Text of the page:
* Oil, stocks give back ground
* Miners, banks hit by weak earnings
* Sterling still under Brexit pressure
By Jamie McGeever
LONDON, Feb 23 (Reuters) - The recent recovery in riskier assets fizzled out on Tuesday, with a fall in stocks, oil and the value of China’s yuan currency boosting investor demand for safer assets such as the Japanese yen, government bonds and gold.
Oil fell more than 2 percent and the main European stock indices fell as much as 1 percent, giving back some of their recent gains: oil rose more than 5 percent on Monday and world stocks recorded their biggest rise last week since early October.
Sterling recovered from its seven-year low against the dollar struck on Monday but struggled to make much headway as uncertainty over Britain’s membership of the European Union continued to swirl ahead of the June 23 referendum.
“Yesterday, higher oil prices, surging commodity stocks and bounce in banking shares prompted an extension of the rally that began on February 12,” said Jasper Lawler, analyst at CMC Markets in London.
“Today though, European markets look to pull back from those gains, alongside a dip in oil as China stocks fall and mining giant BHP Billiton slashes its dividend.”
The world’s biggest miner announced a $5.67 billion net loss in the six months to the end of December, its first loss in 16 years, and said it would slash its interim dividend by 75 percent.
Its shares were down 4 percent in London, helping to pull the FTSE 100 down 0.9 percent. Among the biggest losers was Standard Chartered, whose shares were down 5 percent after the emerging market-exposed bank reported an 84 percent fall in annual profit.
Germany’s DAX was last down 0.6 percent, France’s CAC 40 was 0.3 percent lower and Europe’s index of leading 300 shares was down 0.2 percent at 1303 points.
Earlier in Asia shares retreated from a seven-week high as the oil price rally that had boosted global equity markets reversed. MSCI’s broadest index of Asia-Pacific shares outside Japan fell 0.3 percent and Japan’s Nikkei erased morning gains to close down 0.4 percent.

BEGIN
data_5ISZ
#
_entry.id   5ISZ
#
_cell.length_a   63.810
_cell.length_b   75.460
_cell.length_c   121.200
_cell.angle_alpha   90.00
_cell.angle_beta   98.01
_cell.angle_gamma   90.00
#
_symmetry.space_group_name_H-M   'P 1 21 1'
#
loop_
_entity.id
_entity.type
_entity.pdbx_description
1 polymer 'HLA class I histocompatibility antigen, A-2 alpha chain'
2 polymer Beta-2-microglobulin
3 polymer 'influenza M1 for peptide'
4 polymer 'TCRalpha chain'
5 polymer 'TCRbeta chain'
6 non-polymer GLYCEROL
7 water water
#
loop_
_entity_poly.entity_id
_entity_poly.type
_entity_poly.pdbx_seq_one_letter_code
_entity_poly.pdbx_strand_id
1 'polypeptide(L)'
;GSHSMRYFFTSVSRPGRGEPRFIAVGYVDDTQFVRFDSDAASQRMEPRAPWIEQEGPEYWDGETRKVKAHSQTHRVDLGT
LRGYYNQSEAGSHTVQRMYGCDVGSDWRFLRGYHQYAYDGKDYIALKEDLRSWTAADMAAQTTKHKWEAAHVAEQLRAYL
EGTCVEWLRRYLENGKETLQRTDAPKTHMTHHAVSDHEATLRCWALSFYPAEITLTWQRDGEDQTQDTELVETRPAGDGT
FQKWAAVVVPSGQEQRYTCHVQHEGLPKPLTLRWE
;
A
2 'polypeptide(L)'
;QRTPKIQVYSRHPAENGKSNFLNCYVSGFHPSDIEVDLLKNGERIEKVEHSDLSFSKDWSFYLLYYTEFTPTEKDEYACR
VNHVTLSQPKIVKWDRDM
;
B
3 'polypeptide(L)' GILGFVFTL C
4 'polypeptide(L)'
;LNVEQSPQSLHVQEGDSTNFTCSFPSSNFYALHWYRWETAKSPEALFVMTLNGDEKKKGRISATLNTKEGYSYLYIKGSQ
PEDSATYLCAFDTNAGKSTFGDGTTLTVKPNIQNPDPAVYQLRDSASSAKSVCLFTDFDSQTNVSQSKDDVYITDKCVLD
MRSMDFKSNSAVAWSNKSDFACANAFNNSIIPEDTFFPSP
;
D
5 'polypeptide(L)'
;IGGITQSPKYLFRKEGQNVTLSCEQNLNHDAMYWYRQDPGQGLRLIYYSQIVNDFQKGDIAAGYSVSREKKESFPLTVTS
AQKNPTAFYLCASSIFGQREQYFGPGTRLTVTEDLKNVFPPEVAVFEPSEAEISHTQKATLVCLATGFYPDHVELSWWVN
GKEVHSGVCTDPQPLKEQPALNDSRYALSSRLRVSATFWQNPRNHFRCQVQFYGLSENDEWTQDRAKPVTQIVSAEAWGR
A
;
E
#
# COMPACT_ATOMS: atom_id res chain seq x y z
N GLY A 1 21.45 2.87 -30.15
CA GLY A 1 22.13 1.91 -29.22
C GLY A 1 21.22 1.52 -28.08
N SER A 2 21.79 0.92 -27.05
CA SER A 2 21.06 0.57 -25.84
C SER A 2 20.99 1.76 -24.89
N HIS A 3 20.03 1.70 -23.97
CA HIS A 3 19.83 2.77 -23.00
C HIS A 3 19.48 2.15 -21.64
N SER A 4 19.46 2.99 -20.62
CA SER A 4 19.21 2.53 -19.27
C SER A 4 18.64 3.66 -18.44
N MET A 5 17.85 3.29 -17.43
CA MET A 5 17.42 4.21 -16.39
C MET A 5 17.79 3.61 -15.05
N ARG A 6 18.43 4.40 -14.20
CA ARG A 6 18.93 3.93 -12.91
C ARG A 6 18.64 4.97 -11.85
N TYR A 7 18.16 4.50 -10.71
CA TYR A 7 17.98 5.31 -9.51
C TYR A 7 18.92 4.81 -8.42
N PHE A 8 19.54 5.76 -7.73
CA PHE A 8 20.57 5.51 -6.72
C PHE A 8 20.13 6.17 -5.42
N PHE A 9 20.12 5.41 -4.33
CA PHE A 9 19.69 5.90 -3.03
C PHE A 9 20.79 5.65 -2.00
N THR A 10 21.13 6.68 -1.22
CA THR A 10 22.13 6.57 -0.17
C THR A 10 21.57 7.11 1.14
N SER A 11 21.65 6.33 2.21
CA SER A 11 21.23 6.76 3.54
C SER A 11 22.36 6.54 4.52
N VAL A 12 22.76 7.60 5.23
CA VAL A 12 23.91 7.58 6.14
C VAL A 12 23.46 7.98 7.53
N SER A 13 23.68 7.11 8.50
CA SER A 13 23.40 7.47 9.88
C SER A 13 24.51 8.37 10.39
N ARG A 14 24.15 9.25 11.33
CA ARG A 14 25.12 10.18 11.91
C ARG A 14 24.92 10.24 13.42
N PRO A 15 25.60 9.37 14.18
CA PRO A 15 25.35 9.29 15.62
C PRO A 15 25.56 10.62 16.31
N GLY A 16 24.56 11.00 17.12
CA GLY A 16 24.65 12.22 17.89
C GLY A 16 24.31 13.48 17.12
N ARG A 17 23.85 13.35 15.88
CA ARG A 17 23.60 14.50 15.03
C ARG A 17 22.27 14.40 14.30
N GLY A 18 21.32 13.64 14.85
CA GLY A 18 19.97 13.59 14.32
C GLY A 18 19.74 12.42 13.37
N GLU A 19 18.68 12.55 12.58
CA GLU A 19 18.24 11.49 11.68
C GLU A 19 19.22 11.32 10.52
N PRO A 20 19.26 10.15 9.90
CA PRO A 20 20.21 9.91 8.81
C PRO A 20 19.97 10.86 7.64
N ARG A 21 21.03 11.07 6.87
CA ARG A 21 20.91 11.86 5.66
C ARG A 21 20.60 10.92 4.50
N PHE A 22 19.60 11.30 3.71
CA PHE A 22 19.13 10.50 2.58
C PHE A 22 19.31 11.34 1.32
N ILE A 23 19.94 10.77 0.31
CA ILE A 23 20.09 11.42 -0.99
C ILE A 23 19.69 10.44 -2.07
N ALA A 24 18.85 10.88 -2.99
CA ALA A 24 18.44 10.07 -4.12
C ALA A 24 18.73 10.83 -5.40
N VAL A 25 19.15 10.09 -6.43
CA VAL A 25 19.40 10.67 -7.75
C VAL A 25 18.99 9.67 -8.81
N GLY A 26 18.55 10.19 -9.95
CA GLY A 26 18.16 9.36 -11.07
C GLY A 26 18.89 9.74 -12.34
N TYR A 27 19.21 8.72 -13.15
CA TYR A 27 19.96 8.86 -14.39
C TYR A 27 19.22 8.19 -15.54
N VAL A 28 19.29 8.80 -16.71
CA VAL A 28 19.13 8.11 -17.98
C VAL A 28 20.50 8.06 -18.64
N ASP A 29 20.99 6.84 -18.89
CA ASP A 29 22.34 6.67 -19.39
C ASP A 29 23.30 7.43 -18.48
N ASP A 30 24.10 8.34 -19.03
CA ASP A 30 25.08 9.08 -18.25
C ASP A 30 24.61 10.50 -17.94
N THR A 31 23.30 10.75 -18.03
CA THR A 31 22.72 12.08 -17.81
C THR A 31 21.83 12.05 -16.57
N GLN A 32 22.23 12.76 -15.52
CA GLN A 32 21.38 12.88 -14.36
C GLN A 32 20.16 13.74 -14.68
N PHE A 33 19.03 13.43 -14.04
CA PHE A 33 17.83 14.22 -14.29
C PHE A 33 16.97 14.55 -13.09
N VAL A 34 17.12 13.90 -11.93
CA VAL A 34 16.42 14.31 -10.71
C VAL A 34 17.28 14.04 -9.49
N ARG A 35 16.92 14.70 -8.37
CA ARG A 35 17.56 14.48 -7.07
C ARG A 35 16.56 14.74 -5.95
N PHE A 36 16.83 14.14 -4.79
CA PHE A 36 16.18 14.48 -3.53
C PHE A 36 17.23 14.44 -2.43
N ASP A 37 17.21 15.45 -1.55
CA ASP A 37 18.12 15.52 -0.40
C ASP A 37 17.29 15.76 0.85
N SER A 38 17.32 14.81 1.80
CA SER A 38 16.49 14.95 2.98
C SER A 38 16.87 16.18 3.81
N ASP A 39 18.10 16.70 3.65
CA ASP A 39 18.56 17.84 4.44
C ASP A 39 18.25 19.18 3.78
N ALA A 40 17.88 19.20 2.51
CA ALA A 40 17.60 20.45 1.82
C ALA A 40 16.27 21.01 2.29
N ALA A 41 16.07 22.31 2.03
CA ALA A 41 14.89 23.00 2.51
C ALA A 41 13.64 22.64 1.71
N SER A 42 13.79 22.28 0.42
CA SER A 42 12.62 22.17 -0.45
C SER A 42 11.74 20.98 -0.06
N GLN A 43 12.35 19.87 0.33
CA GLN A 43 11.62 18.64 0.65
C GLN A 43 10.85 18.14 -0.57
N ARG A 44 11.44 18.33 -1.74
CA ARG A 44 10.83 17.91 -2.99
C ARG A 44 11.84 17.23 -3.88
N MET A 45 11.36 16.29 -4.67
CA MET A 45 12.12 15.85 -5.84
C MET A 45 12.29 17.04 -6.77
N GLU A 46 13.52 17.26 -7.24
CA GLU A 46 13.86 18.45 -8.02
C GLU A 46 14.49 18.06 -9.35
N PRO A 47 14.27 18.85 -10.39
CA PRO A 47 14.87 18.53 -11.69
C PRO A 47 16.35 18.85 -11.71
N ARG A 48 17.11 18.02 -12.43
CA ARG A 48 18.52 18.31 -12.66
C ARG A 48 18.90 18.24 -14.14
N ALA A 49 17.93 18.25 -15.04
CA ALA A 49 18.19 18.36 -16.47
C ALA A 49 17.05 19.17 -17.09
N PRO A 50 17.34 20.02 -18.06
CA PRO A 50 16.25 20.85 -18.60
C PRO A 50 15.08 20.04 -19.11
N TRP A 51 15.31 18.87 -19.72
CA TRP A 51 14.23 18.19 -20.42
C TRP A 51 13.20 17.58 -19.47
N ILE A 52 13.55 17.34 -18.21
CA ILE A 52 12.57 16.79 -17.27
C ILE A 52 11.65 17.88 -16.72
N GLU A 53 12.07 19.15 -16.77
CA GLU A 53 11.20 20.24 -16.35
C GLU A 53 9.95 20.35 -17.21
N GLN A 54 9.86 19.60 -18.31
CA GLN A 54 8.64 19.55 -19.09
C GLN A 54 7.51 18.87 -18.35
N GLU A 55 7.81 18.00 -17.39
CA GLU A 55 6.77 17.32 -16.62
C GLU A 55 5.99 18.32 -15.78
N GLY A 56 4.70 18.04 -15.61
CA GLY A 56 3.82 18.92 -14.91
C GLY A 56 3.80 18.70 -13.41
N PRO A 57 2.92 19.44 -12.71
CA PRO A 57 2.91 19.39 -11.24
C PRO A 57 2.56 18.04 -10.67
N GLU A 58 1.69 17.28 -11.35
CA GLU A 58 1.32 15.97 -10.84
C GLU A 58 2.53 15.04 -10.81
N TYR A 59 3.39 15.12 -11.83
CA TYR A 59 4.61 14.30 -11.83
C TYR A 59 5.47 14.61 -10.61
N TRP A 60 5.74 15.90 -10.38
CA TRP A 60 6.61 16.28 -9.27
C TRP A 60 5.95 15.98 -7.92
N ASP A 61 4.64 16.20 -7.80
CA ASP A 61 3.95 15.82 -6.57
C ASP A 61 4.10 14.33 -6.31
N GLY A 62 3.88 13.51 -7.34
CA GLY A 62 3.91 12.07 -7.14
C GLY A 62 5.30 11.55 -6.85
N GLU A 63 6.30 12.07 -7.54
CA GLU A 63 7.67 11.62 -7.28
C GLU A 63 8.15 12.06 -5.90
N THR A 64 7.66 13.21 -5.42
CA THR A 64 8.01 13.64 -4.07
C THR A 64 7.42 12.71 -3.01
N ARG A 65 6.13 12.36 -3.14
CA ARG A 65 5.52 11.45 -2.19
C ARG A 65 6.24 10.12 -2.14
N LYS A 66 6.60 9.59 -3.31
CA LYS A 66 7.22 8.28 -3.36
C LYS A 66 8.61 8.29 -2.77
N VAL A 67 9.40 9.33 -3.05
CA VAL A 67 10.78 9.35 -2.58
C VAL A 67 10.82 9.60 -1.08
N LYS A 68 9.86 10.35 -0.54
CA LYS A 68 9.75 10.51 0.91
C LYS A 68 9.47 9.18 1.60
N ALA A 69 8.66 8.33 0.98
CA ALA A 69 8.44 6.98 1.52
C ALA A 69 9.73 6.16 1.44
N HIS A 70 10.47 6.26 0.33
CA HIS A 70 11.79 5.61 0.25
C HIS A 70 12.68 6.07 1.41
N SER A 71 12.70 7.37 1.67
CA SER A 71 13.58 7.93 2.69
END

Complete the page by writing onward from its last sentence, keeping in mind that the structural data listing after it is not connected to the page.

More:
Chinese stocks closed 0.9 percent lower, their biggest fall in three weeks, while U.S. futures pointed to a fall of around 0.2 percent on Wall Street.
Oil markets jumped as much as 7 percent on Monday - and had rallied around 30 percent from their lows a month ago - as speculation about falling U.S. shale output fed the notion that crude prices may be bottoming after their 20-month collapse.
But they retreated on Tuesday on concern that any cuts to U.S. production may be countered by rising output from Iran.
U.S. crude futures fell 2.2 percent to $32.66 a barrel and the international benchmark Brent slid 2.1 percent back below $34 a barrel.
In currency markets the British pound GBP=D4 remained vulnerable a day after falling nearly 2 percent, its biggest one-day drop in almost six years, on worries Britain may leave the European Union.
The pound hit a seven-year low of $1.4057 on Monday, after London Mayor Boris Johnson, one of the country’s most popular ruling party politicians, announced his support for Britain to leave the EU in June’s referendum.
Sterling last stood at $1.4113, down slightly on the day.
“The 30-year low is $1.373 seen in June 2001, so the whole ‘Brexit’ discussion is pushing us against what has been a well held level at around $1.40 that sterling has bounced off several times over the last three decades,” said Jim Reid, market strategist at Deutsche Bank.
The euro also fell to $1.10035 on Monday, its lowest in almost three weeks, on fears Brexit could undermine the European project. It recovered to $1.1033 on Tuesday.
Investors’ shift towards safer ground on Tuesday pushed the dollar lower against the yen, down almost 1 percent on the day back below 112 yen.
The dollar’s index against a basket of six major currencies hit a three-week high of 97.60 on Monday but slipped back to 97.28 on Tuesday. This retreat helped lift gold 0.6 percent to $1,215 an ounce.
The benchmark 10-year Treasury yield was down slightly at 1.75 percent.
Reporting by Jamie McGeever; Editing by Andrew Heavens